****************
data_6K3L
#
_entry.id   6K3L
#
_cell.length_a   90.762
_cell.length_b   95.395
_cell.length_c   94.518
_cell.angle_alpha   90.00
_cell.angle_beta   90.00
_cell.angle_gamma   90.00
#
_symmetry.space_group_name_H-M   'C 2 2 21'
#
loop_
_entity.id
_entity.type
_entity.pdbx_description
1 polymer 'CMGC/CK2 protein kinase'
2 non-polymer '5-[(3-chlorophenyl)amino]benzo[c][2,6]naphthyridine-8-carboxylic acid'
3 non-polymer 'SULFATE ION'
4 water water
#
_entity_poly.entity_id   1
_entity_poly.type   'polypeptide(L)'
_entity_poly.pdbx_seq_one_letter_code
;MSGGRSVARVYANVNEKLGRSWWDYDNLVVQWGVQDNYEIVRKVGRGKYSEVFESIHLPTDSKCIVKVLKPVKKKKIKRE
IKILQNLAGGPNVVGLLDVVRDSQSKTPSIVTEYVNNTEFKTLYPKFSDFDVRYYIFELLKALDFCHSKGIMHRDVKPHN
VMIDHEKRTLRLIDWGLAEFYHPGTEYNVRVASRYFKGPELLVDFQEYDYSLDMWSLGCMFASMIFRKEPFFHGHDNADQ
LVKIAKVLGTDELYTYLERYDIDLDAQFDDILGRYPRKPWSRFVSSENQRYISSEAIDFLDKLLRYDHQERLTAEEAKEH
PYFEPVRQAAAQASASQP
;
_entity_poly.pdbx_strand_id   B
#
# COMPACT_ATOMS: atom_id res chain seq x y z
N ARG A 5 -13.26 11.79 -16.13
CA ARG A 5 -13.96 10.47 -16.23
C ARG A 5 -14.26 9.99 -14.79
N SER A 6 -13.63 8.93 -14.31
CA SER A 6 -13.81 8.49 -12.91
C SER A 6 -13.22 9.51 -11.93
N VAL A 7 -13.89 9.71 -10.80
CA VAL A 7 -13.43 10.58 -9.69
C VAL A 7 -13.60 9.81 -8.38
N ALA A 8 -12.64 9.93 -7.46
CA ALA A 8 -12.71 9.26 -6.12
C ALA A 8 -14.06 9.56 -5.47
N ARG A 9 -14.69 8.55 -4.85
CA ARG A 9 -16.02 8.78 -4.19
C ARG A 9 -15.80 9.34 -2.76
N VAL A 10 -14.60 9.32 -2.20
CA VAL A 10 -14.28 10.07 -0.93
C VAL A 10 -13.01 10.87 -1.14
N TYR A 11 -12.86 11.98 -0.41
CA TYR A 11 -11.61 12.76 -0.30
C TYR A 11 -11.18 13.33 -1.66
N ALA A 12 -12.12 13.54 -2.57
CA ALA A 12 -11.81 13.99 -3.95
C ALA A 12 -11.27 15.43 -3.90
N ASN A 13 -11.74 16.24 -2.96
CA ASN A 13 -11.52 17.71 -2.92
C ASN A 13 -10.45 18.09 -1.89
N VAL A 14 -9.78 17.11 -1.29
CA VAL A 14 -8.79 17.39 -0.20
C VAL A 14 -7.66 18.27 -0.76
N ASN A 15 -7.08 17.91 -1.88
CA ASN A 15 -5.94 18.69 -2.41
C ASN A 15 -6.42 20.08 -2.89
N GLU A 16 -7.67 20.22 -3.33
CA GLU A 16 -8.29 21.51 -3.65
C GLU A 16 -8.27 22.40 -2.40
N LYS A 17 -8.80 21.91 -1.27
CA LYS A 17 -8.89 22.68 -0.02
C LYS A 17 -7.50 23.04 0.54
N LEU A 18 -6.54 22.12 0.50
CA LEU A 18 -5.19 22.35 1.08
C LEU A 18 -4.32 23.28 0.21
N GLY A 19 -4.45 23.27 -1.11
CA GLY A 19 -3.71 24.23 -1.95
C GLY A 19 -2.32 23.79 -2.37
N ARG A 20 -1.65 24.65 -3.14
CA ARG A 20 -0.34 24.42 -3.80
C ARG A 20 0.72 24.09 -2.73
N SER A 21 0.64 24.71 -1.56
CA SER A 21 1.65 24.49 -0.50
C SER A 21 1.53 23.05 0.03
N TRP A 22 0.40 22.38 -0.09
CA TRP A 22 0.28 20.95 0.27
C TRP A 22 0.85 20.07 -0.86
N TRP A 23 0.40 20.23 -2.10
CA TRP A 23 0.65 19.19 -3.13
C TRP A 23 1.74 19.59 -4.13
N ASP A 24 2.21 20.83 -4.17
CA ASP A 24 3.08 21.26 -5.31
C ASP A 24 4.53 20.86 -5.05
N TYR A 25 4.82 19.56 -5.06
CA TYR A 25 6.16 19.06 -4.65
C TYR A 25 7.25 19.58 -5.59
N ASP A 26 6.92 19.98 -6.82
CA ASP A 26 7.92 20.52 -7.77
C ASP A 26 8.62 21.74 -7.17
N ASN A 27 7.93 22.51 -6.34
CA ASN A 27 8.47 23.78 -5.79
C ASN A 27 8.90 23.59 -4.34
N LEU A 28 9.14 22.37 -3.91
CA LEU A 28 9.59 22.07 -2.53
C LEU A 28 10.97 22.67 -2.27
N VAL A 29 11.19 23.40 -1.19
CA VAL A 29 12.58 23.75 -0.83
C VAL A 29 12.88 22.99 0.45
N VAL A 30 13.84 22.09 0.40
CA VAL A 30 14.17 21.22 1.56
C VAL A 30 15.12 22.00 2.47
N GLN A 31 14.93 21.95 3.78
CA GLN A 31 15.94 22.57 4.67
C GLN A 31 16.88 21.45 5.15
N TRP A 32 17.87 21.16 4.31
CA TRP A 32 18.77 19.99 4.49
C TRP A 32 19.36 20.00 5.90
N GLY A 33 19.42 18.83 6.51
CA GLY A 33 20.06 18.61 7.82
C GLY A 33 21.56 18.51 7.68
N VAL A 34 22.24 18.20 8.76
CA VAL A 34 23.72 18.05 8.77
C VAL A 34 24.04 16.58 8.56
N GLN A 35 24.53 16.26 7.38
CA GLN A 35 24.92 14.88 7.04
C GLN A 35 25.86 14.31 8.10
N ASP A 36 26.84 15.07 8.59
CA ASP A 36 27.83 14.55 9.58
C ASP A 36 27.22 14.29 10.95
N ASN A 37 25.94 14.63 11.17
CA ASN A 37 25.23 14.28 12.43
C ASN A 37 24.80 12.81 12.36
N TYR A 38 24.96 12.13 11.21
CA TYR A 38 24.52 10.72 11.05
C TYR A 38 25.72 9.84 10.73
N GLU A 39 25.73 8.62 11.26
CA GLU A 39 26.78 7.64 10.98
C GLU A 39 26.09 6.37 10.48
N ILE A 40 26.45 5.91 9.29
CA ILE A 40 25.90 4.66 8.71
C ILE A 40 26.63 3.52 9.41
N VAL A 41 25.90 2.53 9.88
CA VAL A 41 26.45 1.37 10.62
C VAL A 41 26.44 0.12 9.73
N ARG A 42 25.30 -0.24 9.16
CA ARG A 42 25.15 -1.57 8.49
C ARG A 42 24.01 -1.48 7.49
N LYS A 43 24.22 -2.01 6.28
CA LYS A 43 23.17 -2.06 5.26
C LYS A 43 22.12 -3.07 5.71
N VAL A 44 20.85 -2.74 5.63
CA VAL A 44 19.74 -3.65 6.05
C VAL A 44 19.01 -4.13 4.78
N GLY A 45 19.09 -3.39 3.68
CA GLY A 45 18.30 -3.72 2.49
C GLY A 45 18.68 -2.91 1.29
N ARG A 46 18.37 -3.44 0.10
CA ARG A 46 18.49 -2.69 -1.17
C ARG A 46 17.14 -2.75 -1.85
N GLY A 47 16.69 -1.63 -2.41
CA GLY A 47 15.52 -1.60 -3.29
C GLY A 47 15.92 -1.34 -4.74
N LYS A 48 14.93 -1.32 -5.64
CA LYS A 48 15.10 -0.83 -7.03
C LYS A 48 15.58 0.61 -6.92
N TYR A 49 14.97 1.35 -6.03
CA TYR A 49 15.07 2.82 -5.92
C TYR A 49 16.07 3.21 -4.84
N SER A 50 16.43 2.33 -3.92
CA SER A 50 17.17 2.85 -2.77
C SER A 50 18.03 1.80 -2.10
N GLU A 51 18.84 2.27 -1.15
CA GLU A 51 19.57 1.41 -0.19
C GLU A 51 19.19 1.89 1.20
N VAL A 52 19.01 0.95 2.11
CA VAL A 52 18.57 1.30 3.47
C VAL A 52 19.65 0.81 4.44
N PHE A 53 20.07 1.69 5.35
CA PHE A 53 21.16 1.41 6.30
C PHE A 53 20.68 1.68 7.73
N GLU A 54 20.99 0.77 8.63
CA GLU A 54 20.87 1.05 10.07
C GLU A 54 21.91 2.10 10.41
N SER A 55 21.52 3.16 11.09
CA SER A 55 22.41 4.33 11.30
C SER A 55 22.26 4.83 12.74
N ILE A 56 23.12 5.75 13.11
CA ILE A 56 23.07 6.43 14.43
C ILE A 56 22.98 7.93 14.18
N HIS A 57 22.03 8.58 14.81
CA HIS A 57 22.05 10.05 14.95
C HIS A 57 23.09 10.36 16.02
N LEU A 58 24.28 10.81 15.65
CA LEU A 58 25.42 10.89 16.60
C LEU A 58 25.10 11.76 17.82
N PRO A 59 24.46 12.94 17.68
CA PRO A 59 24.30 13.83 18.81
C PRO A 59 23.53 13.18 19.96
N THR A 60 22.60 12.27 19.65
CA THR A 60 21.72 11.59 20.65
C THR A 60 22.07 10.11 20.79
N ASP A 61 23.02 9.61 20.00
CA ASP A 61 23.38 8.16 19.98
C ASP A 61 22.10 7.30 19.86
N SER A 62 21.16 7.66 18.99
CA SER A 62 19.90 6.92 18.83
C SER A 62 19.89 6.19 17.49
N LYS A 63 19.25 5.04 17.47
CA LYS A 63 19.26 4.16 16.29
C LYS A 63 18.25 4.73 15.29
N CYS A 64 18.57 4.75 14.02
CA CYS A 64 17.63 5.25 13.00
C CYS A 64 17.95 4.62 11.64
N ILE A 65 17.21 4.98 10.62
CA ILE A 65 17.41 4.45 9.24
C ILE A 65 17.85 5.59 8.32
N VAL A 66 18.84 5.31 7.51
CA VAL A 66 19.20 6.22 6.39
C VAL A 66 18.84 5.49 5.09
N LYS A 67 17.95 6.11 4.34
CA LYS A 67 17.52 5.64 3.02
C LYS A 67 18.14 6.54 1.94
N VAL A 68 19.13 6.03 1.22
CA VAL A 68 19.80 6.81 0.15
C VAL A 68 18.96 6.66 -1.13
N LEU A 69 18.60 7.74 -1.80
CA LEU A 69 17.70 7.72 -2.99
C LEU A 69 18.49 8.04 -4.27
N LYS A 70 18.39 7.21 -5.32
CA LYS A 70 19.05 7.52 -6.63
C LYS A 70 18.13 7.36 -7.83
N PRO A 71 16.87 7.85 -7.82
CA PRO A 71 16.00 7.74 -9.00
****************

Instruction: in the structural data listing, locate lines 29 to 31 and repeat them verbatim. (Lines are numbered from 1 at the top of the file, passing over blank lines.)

LVKIAKVLGTDELYTYLERYDIDLDAQFDDILGRYPRKPWSRFVSSENQRYISSEAIDFLDKLLRYDHQERLTAEEAKEH
PYFEPVRQAAAQASASQP
;